Read more about slavery in Jacksonville in Mark Steiner's Abolitionists and Escaped Slaves in Jacksonville:

Saturday, August 23, 2014

Saco, Maine Quilt 1862

In my list of quilt dated during the Civil War I missed this quilt dated 1862 in the collection of Pam Weeks. The red, white and blue quilt was made in Saco, Maine, perhaps to be sent to a soldier's aid society. It's constructed block-by-block, or "Pot-holder Style" in which each block is pieced, quilted and bound and then joined to the other blocks. Pam has studied this New England style of Civil War quilt extensively.

A pattern for the Crosses and Losses quilt was published in American Quilter in 2012. See a free pattern here.

See my post on other quilts dated 1862 here:

Saturday, August 16, 2014

Civil War Union Veteran's Fundraiser Quilt

Fundraiser, 1912-1915
Made in Harrisburg, Illinois, Saline County
Collection of the Illinois State Museum

The exhibit Civil War Quilters: Loyal Hearts of Illinois, now at the Illinois State Museum Lockport Gallery, includes this 20th-century commemorative quilt, made about a century ago.

See more about the exhibit here:

The stripes are embroidered with veteran's names.

Detail of a photo of an 1882 reunion of Illinois veterans, 
about 20 years after the War.

Read more about the flag quilt at the Museum website:

And in the local newspaper The Daily Register:

Color-bearers of the 71st Illinois, 1862, with their canine mascot

Saturday, August 9, 2014

Soldiers' Quilt from Upstate New York, 1865

Quilt dated February 5, 1865, made by  Sophronia Clark and friends, from 
Yates Center, Orleans County, New York.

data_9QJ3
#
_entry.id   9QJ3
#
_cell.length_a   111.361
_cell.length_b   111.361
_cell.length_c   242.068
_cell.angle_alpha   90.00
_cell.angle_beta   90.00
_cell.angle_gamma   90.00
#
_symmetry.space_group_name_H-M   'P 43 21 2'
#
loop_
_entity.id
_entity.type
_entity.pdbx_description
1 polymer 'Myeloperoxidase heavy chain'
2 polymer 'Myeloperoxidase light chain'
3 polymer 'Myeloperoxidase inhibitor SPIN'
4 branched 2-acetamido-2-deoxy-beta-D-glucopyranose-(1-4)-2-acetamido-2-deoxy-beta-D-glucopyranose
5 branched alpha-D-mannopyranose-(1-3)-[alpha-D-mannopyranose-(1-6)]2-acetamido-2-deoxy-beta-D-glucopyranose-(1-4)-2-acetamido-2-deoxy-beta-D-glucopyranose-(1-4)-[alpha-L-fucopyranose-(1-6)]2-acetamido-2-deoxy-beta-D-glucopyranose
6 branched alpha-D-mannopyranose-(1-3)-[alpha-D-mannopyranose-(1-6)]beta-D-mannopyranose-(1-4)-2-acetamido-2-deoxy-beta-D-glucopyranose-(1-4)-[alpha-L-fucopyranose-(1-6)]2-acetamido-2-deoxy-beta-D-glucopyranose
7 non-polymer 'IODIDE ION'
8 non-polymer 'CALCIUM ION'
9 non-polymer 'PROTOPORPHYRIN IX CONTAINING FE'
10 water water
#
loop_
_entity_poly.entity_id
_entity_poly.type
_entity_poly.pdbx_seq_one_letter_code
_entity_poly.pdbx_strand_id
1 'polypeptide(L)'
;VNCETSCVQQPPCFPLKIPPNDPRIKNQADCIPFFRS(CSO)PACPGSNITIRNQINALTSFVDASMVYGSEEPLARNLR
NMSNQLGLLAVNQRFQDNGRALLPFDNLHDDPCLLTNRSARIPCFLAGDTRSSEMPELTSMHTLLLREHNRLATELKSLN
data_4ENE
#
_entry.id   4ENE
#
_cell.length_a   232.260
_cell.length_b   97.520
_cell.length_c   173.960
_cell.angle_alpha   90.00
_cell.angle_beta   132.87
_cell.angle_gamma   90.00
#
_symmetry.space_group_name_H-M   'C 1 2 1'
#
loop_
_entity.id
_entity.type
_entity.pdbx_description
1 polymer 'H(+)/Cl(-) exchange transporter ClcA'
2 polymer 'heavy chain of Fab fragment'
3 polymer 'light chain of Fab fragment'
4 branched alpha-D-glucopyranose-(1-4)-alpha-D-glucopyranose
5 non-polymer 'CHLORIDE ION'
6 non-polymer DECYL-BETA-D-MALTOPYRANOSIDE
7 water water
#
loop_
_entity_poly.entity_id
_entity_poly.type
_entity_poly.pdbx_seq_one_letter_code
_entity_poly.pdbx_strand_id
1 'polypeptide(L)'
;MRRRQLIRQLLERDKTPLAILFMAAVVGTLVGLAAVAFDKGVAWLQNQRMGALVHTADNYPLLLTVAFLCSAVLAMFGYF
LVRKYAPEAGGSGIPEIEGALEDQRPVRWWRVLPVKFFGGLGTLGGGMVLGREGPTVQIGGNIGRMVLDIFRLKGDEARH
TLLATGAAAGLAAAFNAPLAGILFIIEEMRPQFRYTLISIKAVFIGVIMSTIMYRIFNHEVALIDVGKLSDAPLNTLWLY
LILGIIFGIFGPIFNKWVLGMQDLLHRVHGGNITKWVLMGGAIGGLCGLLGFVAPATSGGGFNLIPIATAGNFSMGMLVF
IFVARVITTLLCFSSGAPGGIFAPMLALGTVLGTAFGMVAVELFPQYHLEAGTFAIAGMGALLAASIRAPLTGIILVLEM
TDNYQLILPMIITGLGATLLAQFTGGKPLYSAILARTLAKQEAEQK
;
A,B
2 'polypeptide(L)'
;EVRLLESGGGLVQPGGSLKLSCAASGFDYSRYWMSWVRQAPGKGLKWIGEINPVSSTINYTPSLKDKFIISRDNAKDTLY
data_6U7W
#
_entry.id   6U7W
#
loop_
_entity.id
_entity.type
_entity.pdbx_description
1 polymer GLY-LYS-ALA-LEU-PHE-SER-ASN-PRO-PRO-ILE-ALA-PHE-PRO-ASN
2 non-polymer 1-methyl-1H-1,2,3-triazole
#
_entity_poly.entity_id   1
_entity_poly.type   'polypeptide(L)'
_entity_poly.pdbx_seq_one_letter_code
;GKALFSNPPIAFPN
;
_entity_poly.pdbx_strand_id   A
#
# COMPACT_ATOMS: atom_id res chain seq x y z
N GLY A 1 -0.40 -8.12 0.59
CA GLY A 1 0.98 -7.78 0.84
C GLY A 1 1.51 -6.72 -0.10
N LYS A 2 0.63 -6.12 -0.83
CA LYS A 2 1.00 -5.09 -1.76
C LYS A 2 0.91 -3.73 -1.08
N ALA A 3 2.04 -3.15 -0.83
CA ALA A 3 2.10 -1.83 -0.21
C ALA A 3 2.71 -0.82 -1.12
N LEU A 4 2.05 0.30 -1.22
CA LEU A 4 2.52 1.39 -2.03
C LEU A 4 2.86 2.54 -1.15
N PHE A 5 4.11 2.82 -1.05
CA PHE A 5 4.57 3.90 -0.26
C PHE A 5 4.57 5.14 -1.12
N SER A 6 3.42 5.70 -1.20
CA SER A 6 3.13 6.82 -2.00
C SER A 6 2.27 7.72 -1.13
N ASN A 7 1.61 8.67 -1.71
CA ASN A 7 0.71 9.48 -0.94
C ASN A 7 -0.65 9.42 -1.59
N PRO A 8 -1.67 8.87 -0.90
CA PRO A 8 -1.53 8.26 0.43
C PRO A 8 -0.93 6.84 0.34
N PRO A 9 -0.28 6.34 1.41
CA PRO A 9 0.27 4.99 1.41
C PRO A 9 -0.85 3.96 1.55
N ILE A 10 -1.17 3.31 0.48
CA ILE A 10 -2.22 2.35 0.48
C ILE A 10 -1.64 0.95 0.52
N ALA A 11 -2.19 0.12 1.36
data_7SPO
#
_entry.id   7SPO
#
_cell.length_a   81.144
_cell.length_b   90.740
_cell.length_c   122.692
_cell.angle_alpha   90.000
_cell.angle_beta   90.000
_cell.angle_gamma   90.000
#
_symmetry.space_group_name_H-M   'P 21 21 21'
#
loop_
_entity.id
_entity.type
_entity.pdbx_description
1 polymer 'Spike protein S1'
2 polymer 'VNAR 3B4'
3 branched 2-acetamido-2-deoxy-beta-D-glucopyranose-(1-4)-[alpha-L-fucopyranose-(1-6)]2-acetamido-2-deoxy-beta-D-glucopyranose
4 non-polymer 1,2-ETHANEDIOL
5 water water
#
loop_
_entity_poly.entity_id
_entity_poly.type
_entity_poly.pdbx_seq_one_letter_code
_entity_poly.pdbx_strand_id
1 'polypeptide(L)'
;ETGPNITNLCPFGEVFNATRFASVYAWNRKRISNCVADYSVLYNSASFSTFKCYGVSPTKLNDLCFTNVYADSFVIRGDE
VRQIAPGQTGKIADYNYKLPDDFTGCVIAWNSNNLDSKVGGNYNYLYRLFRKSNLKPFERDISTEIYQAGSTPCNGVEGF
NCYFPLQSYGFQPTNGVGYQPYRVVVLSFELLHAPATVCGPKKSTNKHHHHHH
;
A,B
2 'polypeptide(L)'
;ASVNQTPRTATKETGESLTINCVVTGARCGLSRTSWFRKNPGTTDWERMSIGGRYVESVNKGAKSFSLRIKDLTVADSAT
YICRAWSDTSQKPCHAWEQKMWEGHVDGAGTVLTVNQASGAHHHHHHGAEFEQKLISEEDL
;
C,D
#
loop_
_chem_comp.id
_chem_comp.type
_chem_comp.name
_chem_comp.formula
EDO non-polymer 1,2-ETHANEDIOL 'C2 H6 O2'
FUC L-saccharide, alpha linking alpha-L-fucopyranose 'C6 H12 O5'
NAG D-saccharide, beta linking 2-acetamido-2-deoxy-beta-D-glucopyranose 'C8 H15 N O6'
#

Collection of Janet Garrod Chinault.

This quilt is on exhibit in Home Front & Battlefield at the New York Historical Society.

Dated a few months before the end of the war, the album was probably made in a Soldiers' Aid Sewing Society. Several of the blocks have extensive inked sentiments with patriotic themes.

The quilt may have never made it to a hospital or battlefield.
It's in wonderful condition.
So many of these were made; so few survive.

One of Sophronia Clark's blocks:
"Wake, arise ye sons of freedom..."

The Homefront & Battlefield catalog contains transcriptions of several of the other sentiments on the quilt.

David E. Clark
Son of Isaac & Sophronia
Clark. Died June 31, 1862
Aged 21 Years

Yates Center Cemetery, Orleans County, New York

Saturday, August 2, 2014

A 20th-Century GAR Quilt

"Wilson Colwell Post No 137.

The Quilt Index shows a detail of a quilt "found in collections" at the La Crosse County Historical Society. "Found in collections" is museum-speak meaning something like, "No one still here remembers where it came from."

The signature quilt had something to do with the local Wilson Colwell Relief Corps No. 2, associated with the Union veterans' group, the G.A.R. Information about the group's 50th anniversary in 1933 accompanied the quilt. It's inscribed 1883 and 1927 and contains an impressive list of embroidered names.

Check the Index records to see if anyone you know from LaCrosse County, Wisconsin signed the quilt.

See the record here:

UPDATE: Kathy A says this link works:

and this one doesn't:

The group dedicated this monument to the Union
soldiers of La Crosse in 1913.

They probably met in the G.A.R. room in the basement of
the courthouse, photographed here in 1932.

Their post was named after a local soldier who died during the War.

Wilson Colwell. (1827-1862)
in a Matthew Brady photo taken in
Washington City.

Colwell was killed in the Battle of South Mountain on September 14, 1862.